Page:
The Fire Department of New York (FDNY) has always been proud of their response time to fires in New York City, but they want to make their response time even better. To help them with their response time, they want to make sure that the dispatchers know the closest firehouse to any address in the city. You have been hired to write this software and are entrusted with maintaining the proud tradition of FDNY. Conceptually, the software will be given the address of the fire, the locations of the firehouses, street intersections, and the time it takes to cover the distance between each intersection. It will then use this information to calculate how long it takes to reach an address from each firehouse.
Given a specific fire location in the city, the software will calculate the time taken from all the fire stations located in the city to reach the fire location. The list of fire stations will be sorted from shortest time to longest time. The dispatcher can then pick the closest firestation with available firefighters and equipment to dispatch to the fire.

Line 1:
# of intersections in the city, a single integer (henceforth referred to as N) N<20
Lines 2 to N+1:
A table (square matrix of integer values separated by one or more spaces) representing the time taken in minutes between every pair of intersections in the city. In the sample input shown below the value "3" on the 1st row and the 2nd column represents the time taken from intersection #1 to reach intersection #2.
Similarly the value "9" on the 4th row and the 2nd column represents the time taken from intersection #4 to reach intersection #2.
A value of -1 for time means that it is not possible to go directly from the origin intersection (row #) to the destination intersection (column #). All other values in the table are non-negative.
Line N+2:
An integer value n (<= N) indicating the intersection closest to the fire location followed by one or more integer values for the intersections closest to the fire stations (all on one line, separated by one or more spaces) will follow the input matrix.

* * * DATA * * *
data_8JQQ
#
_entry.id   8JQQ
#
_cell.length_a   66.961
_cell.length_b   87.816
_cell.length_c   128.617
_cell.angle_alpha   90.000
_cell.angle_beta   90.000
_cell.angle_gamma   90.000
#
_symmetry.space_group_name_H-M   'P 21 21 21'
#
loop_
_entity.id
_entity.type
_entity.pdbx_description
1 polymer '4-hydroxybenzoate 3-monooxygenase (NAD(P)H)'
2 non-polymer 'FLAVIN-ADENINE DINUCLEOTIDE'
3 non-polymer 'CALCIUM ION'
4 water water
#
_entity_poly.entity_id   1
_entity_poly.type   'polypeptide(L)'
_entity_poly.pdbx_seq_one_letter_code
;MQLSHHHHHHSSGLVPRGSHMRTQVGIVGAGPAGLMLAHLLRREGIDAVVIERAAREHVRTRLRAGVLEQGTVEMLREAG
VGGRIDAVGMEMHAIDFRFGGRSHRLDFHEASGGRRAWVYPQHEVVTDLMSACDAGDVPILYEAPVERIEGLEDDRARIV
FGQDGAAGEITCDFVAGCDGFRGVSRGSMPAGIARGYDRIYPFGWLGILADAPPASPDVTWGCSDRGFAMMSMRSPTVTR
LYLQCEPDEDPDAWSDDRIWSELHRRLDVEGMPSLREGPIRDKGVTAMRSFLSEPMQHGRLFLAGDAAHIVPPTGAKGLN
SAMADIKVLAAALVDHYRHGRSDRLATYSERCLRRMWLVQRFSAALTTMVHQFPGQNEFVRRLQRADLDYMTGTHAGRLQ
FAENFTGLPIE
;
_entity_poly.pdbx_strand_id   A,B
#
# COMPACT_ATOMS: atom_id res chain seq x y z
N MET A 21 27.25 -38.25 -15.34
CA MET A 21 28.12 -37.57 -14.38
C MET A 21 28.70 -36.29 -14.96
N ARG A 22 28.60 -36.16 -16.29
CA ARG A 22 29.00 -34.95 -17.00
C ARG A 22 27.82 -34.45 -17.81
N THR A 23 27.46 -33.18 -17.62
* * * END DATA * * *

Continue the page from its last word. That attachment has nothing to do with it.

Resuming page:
Notes on input format:
1. The rows and columns are numbered from 1 to N.
2. All input values are integers
3. All fire locations are guaranteed reachable from all firehouses.
4. All distance calculations are made from the intersection closest to each firehouse to the intersection closest to the fire.

Line 1:
A label line with the headings for each column, exactly as shown in the example.
Line 2 onwards (one line for each fire station):
A sorted list (based on time) showing the fire station (origin), the destination site, time taken and a complete shortest path of nodes from the originating fire station to the fire location.
Notes on output format:
1. Columns are tab separated.
2. If two or more firehouses are tied in time they can be printed in any order.
3. If more than one path exists that has the same minimal time for a given location & firehouse, either one can be printed on the output.
4. If the fire location and the fire station locations happen to be the same intersection, the output will indicate that the origin and destination have the same intersection number, the time will be "0" and the nodes in the shortest path will show just one number, the fire location.
Next is the picture for the sample input data.

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